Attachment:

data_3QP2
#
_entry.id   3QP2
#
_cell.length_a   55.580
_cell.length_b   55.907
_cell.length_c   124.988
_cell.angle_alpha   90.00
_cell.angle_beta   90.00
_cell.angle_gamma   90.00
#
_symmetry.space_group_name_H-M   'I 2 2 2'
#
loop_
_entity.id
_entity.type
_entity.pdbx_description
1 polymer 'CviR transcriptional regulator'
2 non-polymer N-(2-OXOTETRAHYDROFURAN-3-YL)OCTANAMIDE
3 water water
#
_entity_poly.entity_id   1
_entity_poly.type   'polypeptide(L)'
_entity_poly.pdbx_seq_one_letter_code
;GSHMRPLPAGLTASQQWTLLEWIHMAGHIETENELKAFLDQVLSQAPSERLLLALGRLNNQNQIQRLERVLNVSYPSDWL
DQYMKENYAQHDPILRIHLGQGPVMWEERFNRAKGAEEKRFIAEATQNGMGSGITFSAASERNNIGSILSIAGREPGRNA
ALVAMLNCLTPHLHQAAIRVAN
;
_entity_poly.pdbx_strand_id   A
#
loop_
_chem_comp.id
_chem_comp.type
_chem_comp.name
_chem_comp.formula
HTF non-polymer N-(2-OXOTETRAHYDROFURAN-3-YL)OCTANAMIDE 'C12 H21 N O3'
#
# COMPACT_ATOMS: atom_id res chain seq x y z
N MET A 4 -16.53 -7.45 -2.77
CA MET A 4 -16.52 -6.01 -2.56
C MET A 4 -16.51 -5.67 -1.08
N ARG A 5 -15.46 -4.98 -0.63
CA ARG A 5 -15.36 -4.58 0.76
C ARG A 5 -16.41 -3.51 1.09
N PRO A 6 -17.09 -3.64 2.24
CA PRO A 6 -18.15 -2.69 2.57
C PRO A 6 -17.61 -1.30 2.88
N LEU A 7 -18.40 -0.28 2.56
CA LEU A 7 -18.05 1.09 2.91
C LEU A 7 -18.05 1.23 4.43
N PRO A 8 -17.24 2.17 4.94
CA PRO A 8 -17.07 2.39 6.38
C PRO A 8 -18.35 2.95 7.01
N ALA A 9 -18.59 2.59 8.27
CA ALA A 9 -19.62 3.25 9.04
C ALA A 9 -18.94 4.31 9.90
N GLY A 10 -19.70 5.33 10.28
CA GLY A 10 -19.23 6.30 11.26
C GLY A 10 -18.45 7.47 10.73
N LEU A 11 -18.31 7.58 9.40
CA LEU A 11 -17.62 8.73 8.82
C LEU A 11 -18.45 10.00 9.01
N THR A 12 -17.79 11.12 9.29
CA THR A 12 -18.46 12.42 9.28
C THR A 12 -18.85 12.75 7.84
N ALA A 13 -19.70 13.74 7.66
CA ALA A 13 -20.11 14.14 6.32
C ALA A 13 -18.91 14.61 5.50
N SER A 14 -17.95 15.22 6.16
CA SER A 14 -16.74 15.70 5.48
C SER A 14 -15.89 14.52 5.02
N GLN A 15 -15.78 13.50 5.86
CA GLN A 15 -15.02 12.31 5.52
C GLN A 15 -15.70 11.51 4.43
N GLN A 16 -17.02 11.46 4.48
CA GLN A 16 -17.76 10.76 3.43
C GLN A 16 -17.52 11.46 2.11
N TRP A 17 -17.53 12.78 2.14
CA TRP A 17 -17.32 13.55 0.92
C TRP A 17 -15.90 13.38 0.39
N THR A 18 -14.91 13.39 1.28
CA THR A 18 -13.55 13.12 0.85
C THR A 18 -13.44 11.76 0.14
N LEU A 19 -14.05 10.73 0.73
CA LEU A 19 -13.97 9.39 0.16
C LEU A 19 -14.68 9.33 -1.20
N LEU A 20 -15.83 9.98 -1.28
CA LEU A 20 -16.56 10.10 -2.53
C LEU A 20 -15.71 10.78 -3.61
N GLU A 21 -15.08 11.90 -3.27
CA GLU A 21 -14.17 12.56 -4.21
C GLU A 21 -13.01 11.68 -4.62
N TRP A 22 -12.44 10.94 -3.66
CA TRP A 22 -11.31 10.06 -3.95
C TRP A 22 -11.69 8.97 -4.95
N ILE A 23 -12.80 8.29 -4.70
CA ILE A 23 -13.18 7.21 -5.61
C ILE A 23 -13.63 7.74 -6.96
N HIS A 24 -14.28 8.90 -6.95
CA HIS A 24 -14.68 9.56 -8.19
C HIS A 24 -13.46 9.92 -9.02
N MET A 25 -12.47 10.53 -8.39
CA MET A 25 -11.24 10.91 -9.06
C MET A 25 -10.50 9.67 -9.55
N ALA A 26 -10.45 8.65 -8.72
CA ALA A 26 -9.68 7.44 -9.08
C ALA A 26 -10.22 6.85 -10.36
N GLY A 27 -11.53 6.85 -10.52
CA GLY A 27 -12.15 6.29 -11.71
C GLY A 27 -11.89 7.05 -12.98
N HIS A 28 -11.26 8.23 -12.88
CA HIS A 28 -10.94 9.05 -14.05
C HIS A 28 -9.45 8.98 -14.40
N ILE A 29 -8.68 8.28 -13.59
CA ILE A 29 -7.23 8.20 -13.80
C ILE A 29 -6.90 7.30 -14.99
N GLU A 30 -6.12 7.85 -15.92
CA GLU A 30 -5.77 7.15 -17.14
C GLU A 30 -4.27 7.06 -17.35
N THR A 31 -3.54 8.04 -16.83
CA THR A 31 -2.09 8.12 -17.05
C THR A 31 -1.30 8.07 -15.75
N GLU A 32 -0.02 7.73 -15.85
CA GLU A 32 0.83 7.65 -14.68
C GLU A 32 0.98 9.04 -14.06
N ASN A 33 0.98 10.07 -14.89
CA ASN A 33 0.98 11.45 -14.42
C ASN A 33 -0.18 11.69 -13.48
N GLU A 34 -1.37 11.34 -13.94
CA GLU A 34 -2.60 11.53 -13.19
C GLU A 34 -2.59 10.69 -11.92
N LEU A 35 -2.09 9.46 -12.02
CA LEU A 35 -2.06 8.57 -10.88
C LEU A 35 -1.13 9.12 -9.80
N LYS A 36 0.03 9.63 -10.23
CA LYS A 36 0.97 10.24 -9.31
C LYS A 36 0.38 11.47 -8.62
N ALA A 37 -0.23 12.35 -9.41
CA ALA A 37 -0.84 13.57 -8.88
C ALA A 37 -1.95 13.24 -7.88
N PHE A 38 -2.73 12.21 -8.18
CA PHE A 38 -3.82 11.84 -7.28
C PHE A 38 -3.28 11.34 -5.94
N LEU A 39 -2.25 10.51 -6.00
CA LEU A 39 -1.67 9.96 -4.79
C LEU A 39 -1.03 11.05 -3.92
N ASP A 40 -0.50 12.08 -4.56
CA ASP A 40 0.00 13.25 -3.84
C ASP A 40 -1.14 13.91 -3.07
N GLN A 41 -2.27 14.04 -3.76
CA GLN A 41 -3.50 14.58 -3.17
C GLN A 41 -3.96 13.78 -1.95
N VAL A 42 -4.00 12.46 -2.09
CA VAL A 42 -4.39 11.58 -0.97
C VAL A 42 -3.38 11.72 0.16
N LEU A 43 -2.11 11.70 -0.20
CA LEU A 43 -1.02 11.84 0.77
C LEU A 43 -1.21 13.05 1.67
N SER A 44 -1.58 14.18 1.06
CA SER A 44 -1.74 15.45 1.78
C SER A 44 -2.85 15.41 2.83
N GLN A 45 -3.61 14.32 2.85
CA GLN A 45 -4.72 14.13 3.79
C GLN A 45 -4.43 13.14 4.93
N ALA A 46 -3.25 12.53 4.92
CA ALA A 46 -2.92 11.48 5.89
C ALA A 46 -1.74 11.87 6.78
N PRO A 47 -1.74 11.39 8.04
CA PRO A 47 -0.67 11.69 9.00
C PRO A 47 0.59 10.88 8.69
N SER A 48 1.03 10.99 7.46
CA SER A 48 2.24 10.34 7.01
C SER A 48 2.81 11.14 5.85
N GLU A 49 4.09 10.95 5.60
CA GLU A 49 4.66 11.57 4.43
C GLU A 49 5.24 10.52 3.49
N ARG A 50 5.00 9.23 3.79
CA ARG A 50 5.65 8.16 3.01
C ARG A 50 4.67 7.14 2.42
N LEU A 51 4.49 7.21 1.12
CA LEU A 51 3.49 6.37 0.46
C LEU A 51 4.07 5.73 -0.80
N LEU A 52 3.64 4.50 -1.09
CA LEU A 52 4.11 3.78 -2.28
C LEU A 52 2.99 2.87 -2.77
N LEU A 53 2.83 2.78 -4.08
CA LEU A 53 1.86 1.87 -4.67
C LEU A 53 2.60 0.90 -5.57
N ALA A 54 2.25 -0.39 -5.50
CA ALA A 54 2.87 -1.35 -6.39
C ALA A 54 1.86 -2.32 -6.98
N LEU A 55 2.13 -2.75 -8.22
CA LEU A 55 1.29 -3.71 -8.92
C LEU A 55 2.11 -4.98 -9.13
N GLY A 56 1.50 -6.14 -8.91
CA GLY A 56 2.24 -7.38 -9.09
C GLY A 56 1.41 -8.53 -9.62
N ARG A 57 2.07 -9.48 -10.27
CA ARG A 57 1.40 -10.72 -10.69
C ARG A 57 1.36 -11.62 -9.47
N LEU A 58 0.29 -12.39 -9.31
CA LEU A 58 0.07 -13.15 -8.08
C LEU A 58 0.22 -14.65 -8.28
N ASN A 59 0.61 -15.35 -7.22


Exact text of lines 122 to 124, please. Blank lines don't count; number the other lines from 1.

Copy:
C THR A 31 -1.30 8.07 -15.75
N GLU A 32 -0.02 7.73 -15.85
CA GLU A 32 0.83 7.65 -14.68